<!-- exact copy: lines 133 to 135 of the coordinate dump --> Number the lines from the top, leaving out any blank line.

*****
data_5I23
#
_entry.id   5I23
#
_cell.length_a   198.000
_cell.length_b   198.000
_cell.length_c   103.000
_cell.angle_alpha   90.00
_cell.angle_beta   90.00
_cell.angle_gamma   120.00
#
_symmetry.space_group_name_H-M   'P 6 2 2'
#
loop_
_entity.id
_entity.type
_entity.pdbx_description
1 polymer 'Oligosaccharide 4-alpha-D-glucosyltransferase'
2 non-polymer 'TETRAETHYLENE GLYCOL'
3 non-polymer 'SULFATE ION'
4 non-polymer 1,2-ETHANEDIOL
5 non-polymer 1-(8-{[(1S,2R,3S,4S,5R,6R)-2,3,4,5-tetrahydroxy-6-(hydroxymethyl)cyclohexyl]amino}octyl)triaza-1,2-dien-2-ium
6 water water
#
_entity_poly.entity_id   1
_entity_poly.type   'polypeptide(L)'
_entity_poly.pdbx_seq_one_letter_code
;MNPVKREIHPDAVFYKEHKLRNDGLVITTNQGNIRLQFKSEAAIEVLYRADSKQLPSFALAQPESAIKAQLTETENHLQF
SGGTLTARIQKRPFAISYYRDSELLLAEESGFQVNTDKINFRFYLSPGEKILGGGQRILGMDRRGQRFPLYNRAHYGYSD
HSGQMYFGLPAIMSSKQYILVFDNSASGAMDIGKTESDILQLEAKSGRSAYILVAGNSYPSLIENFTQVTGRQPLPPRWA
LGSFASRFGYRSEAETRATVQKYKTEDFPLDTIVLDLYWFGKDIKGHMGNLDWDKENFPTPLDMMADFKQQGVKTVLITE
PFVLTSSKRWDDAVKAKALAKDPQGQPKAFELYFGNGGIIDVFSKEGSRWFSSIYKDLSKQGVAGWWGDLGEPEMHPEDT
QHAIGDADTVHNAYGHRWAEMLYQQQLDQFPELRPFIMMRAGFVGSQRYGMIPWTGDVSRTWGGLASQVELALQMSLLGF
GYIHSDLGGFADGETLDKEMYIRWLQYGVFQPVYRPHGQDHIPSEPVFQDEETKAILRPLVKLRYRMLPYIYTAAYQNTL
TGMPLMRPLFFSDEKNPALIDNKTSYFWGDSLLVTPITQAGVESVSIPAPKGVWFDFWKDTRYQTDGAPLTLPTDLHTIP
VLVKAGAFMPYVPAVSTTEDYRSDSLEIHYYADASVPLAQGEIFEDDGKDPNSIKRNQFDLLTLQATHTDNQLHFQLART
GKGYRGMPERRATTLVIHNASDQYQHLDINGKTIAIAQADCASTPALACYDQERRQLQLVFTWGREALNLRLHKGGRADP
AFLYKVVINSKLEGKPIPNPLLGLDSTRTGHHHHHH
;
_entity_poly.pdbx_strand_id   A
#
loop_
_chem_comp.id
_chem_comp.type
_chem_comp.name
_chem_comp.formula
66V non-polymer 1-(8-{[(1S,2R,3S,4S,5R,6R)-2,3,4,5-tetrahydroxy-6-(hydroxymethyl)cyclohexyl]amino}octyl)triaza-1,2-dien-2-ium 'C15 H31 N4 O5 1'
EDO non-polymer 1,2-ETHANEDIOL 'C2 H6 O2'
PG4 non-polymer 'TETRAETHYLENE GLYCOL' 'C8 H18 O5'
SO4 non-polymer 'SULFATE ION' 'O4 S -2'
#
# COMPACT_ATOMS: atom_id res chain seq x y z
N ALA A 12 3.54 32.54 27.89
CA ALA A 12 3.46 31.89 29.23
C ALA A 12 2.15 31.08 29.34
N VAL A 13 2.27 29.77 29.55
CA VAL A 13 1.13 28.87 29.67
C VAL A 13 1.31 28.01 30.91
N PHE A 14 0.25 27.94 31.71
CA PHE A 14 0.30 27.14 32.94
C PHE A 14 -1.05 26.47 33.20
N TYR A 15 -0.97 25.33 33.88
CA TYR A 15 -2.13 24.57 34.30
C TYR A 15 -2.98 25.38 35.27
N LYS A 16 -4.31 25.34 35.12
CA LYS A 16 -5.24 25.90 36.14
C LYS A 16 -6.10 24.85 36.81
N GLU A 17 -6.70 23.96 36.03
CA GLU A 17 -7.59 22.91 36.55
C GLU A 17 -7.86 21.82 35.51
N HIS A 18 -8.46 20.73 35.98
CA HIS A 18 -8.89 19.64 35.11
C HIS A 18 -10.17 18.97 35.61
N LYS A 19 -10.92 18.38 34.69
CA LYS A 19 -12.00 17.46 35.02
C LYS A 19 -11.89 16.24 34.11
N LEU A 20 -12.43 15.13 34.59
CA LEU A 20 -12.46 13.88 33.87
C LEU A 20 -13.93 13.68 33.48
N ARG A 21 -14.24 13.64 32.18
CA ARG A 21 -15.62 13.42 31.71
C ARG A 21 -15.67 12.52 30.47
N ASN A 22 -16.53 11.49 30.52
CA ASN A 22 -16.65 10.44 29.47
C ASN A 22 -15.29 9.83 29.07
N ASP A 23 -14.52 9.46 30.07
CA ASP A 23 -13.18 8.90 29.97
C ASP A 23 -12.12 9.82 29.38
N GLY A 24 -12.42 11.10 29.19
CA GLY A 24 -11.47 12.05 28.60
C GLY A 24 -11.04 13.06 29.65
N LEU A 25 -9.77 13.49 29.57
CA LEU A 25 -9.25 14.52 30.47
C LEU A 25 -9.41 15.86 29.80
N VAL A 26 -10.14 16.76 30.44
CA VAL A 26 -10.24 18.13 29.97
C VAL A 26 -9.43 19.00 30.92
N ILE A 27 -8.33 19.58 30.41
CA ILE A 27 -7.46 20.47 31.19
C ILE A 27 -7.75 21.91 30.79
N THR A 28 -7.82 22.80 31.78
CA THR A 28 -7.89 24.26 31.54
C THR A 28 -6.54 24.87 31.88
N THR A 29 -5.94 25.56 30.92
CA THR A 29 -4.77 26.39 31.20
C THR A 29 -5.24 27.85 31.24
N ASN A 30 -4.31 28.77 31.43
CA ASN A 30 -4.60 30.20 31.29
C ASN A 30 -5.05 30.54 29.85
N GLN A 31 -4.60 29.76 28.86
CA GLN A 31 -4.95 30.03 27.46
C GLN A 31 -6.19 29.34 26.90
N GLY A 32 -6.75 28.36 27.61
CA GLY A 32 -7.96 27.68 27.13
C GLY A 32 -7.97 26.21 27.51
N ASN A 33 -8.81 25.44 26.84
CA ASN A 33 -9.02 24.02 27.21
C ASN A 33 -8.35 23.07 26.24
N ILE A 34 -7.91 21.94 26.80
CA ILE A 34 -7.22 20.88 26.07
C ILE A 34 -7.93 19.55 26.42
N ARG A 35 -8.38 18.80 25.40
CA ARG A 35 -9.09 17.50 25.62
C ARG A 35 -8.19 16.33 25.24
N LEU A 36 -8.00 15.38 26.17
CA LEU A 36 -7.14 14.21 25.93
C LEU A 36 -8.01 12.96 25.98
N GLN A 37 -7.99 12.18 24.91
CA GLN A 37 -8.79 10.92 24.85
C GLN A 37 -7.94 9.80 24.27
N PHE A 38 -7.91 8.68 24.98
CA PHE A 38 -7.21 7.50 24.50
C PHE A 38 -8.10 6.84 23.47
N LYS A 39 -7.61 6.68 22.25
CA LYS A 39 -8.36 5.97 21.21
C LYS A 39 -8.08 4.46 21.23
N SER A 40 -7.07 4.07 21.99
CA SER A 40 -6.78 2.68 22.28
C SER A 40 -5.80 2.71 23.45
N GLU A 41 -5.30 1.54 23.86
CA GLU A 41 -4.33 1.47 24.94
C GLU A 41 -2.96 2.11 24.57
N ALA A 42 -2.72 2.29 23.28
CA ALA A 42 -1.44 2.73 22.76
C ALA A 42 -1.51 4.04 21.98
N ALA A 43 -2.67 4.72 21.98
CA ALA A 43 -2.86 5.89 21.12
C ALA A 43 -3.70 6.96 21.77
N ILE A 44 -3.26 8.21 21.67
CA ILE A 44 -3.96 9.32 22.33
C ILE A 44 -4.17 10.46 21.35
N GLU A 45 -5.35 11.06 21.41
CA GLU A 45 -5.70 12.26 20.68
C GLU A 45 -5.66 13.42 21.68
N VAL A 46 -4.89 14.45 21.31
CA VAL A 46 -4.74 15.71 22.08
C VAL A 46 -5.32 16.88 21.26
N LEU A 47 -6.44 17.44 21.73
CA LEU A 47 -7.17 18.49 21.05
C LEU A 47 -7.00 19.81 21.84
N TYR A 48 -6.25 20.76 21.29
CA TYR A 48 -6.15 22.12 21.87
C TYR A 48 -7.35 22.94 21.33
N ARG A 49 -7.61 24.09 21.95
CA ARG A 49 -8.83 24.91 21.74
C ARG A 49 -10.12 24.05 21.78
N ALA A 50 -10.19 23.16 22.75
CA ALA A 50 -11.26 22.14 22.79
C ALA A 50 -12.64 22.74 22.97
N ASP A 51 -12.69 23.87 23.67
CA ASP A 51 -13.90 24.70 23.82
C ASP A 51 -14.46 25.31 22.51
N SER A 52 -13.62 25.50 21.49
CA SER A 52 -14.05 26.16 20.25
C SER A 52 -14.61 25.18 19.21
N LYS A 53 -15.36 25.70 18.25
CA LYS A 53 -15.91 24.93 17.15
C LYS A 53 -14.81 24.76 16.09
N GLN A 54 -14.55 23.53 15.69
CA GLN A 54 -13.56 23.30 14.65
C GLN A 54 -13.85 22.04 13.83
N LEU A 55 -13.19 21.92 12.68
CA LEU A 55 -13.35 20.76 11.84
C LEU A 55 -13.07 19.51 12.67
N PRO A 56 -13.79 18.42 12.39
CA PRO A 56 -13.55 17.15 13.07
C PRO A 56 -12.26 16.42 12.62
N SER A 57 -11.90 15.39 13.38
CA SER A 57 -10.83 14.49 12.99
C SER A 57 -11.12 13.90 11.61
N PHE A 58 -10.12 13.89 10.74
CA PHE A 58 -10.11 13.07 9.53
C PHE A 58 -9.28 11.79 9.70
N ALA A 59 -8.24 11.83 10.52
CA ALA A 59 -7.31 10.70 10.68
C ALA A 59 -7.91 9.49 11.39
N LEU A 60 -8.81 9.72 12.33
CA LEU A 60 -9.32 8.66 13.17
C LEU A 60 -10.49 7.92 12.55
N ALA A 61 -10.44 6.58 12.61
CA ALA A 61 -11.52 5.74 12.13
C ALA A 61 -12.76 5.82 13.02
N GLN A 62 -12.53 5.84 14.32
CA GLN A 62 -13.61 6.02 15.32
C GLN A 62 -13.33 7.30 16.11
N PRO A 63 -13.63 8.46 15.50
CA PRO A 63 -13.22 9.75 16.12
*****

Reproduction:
C PHE A 38 -8.10 6.84 23.47
N LYS A 39 -7.61 6.68 22.25
CA LYS A 39 -8.36 5.97 21.21